Educator CALEB KRESL photographed in the village of Skutustadhahreppur, North Iceland.
"When I was younger, my family regularly embarked on an annual road trip south to visit my grandparents. The journey to their home, in a quiet retirement community on Florida’s Gulf side, involved a nineteen-hour ride in our faded blue, wood paneled Chrysler minivan. Most years, my father would drive straight through. Nineteen hours. Nineteen hours of sandwiches and juice boxes from the cooler. Nineteen hours of scanning for static-free radio stations between cities. Nineteen hours of carefully coordinated pit stops that timed an empty gas tank with full bladders. Nineteen hours of looking out the window, watching the Indiana corn fields melt into the Kentucky foothills. Nineteen hours that saw the sun rise over the skyline of Chicago and set behind the silhouettes of palm trees."
"And Dad often captained the whole trip. In the years before smart phones and navigation systems, he kept logs and records from past trips so he could find cheap gas again or remember which rest stop had those clean bathrooms. The driver’s side door overflowed with creased and crinkled state maps covering every possible route. Dad would actually get anxious if we spent too much time fueling up or eating lunch at a picnic area. He’d watch the traffic zipping by on the interstate, eyeballing all the slow trucks, left-lane cruisers, and Sunday drivers he’d worked to pass throughout the day. All he saw in that steady hum of travelers were the hours of upcoming obstacles and potential headaches stretching out ahead of him. It was all about making good time and keeping up his average pace from previous years."
"And in all those trips, the persistent tenacity and strong black coffee that fueled my father to get to Florida in a single calendar day never gave way to any kind of vacation laziness with piña coladas. Our Florida days started early, roused from our air mattresses and pull out couches, to restock the cooler with sandwiches and juice boxes, slather on the sunscreen, and pile back into the minivan to head out to that day’s chosen destination. The beach and the community pool appealed to Dad’s frugal nature, but we were no strangers to water parks, boardwalks, or theme parks. At the end of the day, back in the sanctuary of air conditioning, our cheeks and noses sun-kissed and our swimsuits tumbling away in the dryer, we’d sleep, until the gurgle of the coffee pot foretold of the impending daylight and our next foray out into the warm Florida winds and cicada-rattled sunshine."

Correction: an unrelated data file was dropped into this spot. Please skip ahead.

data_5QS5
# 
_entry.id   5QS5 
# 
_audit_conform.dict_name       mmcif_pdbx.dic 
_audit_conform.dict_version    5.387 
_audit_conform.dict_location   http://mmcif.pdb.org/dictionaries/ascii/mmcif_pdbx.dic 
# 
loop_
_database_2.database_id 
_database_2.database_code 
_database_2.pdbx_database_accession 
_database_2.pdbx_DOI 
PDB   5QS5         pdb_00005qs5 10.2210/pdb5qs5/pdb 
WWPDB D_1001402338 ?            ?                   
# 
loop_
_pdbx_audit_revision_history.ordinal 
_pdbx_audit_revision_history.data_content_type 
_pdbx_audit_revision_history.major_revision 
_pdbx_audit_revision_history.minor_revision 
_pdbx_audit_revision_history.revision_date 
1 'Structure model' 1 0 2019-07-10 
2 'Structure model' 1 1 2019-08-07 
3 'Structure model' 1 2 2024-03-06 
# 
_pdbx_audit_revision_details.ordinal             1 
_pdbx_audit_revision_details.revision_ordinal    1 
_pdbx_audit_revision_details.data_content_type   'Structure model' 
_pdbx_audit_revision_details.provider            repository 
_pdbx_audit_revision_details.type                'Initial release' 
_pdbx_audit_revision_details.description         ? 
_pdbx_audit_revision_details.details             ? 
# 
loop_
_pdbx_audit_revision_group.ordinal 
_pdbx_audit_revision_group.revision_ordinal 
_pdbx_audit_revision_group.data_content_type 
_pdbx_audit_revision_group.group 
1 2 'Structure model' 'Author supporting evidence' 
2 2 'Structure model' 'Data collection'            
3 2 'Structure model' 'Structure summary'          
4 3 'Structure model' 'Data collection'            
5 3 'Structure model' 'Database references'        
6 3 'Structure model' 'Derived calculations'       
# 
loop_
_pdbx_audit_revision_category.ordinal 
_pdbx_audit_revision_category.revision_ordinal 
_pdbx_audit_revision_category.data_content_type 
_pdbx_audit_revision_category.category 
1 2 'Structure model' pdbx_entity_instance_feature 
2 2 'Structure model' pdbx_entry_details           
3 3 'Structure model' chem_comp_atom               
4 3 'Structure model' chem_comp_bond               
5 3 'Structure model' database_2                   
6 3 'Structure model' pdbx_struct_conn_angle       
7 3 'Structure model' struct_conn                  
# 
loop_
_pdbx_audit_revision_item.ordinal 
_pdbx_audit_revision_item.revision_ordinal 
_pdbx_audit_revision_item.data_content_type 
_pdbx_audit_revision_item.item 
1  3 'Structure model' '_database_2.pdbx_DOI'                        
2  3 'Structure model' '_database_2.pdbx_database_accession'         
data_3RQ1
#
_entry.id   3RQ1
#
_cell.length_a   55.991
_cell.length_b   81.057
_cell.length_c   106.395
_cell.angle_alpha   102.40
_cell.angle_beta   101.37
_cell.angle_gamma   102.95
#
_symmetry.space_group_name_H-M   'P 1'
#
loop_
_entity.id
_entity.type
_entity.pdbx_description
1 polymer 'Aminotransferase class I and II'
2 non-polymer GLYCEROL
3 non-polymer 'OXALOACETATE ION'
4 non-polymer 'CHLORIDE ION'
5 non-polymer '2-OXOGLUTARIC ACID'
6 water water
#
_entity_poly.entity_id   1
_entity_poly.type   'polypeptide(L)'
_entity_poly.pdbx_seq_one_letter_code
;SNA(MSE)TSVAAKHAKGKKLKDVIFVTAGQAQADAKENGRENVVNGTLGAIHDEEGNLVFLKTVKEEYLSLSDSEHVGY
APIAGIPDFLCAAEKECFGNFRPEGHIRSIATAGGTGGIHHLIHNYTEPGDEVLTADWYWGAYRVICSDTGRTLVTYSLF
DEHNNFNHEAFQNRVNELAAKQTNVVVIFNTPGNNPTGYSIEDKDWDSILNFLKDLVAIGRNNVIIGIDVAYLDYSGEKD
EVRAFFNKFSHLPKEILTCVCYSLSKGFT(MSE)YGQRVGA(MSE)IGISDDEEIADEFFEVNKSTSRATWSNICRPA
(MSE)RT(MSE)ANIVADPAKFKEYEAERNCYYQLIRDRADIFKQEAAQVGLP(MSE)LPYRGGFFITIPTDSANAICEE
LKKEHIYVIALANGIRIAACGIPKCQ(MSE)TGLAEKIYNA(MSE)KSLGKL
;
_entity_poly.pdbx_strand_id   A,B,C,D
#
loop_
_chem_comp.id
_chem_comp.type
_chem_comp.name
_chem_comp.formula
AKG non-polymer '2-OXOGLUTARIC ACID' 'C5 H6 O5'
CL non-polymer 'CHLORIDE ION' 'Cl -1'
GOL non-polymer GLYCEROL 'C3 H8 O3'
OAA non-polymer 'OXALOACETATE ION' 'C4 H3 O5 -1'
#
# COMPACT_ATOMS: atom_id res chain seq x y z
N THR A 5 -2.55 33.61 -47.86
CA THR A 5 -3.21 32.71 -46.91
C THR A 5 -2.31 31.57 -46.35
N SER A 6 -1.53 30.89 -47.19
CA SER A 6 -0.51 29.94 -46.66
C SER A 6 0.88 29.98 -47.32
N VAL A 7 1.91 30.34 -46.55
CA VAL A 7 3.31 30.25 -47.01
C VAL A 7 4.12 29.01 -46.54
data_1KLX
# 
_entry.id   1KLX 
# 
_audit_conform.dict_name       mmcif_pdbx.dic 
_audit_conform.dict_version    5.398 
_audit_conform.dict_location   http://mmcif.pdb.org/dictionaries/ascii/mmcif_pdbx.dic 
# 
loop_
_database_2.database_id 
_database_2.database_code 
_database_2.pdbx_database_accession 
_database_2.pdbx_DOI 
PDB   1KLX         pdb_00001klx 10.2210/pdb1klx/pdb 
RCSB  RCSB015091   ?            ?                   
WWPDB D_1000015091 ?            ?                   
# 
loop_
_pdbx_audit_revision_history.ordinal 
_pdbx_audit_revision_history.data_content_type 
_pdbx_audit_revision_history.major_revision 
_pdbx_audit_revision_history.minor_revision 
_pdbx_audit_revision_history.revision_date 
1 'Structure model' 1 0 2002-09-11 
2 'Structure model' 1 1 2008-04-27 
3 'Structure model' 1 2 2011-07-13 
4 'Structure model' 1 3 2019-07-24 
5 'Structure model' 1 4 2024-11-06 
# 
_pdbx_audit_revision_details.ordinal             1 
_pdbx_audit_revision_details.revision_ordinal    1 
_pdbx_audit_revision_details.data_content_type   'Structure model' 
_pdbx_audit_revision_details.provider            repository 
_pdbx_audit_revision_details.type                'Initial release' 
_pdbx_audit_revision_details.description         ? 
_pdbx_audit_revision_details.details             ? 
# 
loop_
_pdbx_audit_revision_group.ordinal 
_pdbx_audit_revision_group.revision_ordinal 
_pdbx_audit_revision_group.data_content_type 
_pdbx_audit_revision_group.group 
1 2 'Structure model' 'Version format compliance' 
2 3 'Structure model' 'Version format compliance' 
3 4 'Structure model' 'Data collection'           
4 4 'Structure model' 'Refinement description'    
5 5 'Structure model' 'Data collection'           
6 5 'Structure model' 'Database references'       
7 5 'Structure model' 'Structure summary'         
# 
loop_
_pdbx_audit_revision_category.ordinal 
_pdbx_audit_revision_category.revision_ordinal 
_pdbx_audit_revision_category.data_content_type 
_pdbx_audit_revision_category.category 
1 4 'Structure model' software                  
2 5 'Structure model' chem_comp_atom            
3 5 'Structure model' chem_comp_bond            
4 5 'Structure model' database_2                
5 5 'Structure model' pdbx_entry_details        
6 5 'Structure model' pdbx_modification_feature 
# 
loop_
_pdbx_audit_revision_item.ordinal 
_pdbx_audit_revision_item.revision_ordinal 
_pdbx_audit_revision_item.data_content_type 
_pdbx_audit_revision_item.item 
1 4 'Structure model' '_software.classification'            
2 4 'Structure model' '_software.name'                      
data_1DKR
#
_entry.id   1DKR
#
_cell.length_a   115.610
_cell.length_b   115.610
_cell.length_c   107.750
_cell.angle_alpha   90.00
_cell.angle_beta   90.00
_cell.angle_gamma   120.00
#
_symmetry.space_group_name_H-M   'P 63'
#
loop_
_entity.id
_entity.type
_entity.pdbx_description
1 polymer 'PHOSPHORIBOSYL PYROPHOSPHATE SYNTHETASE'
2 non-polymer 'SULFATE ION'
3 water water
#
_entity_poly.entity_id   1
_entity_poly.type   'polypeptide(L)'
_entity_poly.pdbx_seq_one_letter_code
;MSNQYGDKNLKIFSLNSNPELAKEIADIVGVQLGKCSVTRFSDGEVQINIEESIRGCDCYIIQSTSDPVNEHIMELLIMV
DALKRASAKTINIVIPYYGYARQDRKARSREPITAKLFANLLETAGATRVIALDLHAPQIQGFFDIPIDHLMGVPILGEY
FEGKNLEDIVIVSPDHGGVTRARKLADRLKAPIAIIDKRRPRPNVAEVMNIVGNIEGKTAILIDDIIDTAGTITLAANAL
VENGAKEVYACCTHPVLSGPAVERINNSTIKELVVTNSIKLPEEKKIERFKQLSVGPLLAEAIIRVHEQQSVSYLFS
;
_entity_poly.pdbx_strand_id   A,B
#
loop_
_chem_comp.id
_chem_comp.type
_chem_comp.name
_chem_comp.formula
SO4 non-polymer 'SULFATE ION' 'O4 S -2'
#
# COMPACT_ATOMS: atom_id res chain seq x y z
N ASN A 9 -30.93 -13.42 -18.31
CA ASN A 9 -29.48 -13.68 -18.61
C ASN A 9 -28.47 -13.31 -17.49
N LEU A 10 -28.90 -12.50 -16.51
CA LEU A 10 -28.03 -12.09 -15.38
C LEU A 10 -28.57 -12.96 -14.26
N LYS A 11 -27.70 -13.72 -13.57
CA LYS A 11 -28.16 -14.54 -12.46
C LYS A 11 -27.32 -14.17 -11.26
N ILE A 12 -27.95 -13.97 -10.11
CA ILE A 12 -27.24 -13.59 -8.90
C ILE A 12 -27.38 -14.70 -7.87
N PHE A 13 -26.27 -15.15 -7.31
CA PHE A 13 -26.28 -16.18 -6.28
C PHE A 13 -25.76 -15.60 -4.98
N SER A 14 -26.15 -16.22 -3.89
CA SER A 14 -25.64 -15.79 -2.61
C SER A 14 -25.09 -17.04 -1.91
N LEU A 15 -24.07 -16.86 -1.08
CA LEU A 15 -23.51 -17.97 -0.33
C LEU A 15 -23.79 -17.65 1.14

"As a teenager, I pushed back against Dad’s system of taking a holiday. The nonstop drive, having never really required much energy from me anyway, continued as usual. But the early mornings and crowded itinerary started to seem like more effort than should’ve been possible given the word ‘vacation’ and its definition. If this trip was intended to be a break from my school schedule, why was I still up so early? Why did I feel the need for a vacation after the hustle and bustle of this vacation? What’s wrong with relaxing? As adolescents, my siblings and I were able to gain some concessions: meeting my parents at the pool later or not heading to the beach until after lunch. They were small victories and I felt like I was helping Dad to relax."
"Years later, after I’d reached adulthood and Dad finally moved to Florida for his semi-retirement, he admitted how his working days involved staring at a computer screen in a gray cubicle, the hum of the fluorescent lights occasionally interrupted by the soft ringing of a phone somewhere in the office. For fifty-one weeks a year he would dream about his one week of vacation in Florida, craving the sun and the salt and the sand. Every year, year after year, while eating his microwaved leftovers in the office break room or sitting in the car during his traffic-clogged commute home, he’d plan our stops along the interstate, rank which beaches he liked best, or imagine all the laughter and excitement his kids could have at the water park. When the last Friday of the fifty-first week finally came, he didn’t waste any time loading up the van and the cooler in preparation for our 4:00 am departure on Saturday morning."
"To this day, on my own road trips, the smell of black coffee in the car impresses a kind of urgency upon me. The sound of the alarm and the taste of free continental breakfast at a hotel have come to signal the possibilities that a new day in a new place can bring. I can hear Dad congratulate me in my head whenever I’m making good time or beating the crowds or packing a sandwich so I don’t have to stop for lunch. And while I avoided the trappings of a cubicle, I am like my father in that I strive to wring what I can from new experiences. Like Dad, I don’t work all year so that I can travel somewhere new just to sleep in. Like Dad, I don’t plan the details of a trip to my desired destination only to lose time at a truck stop or a motel somewhere along the way. Like Dad, the traffic passing me by only serves to remind me of the passage of time. Each car another second off this trip, off my trip, off our trip. This vacation is finite and, with it, so too are our opportunities to get up early and experience all it has to offer."
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